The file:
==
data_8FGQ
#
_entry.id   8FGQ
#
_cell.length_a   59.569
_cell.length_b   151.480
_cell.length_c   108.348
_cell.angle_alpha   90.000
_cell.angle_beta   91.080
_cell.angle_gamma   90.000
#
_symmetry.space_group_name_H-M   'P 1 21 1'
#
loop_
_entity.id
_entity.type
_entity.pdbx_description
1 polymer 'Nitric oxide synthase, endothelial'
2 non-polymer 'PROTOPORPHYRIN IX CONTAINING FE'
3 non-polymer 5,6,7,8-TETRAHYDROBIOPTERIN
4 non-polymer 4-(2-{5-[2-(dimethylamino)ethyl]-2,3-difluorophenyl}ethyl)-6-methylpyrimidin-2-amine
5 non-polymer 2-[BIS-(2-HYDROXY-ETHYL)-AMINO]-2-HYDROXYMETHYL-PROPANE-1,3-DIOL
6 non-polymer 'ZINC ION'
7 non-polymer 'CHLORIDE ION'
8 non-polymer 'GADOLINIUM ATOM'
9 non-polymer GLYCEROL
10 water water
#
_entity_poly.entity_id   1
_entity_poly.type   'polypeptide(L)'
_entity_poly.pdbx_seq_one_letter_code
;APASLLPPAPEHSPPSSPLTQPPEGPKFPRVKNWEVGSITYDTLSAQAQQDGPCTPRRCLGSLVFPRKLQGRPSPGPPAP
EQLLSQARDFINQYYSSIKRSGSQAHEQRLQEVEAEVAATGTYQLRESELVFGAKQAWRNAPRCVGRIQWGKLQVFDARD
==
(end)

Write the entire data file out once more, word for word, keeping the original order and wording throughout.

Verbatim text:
data_8FGQ
#
_entry.id   8FGQ
#
_cell.length_a   59.569
_cell.length_b   151.480
_cell.length_c   108.348
_cell.angle_alpha   90.000
_cell.angle_beta   91.080
_cell.angle_gamma   90.000
#
_symmetry.space_group_name_H-M   'P 1 21 1'
#
loop_
_entity.id
_entity.type
_entity.pdbx_description
1 polymer 'Nitric oxide synthase, endothelial'
2 non-polymer 'PROTOPORPHYRIN IX CONTAINING FE'
3 non-polymer 5,6,7,8-TETRAHYDROBIOPTERIN
4 non-polymer 4-(2-{5-[2-(dimethylamino)ethyl]-2,3-difluorophenyl}ethyl)-6-methylpyrimidin-2-amine
5 non-polymer 2-[BIS-(2-HYDROXY-ETHYL)-AMINO]-2-HYDROXYMETHYL-PROPANE-1,3-DIOL
6 non-polymer 'ZINC ION'
7 non-polymer 'CHLORIDE ION'
8 non-polymer 'GADOLINIUM ATOM'
9 non-polymer GLYCEROL
10 water water
#
_entity_poly.entity_id   1
_entity_poly.type   'polypeptide(L)'
_entity_poly.pdbx_seq_one_letter_code
;APASLLPPAPEHSPPSSPLTQPPEGPKFPRVKNWEVGSITYDTLSAQAQQDGPCTPRRCLGSLVFPRKLQGRPSPGPPAP
EQLLSQARDFINQYYSSIKRSGSQAHEQRLQEVEAEVAATGTYQLRESELVFGAKQAWRNAPRCVGRIQWGKLQVFDARD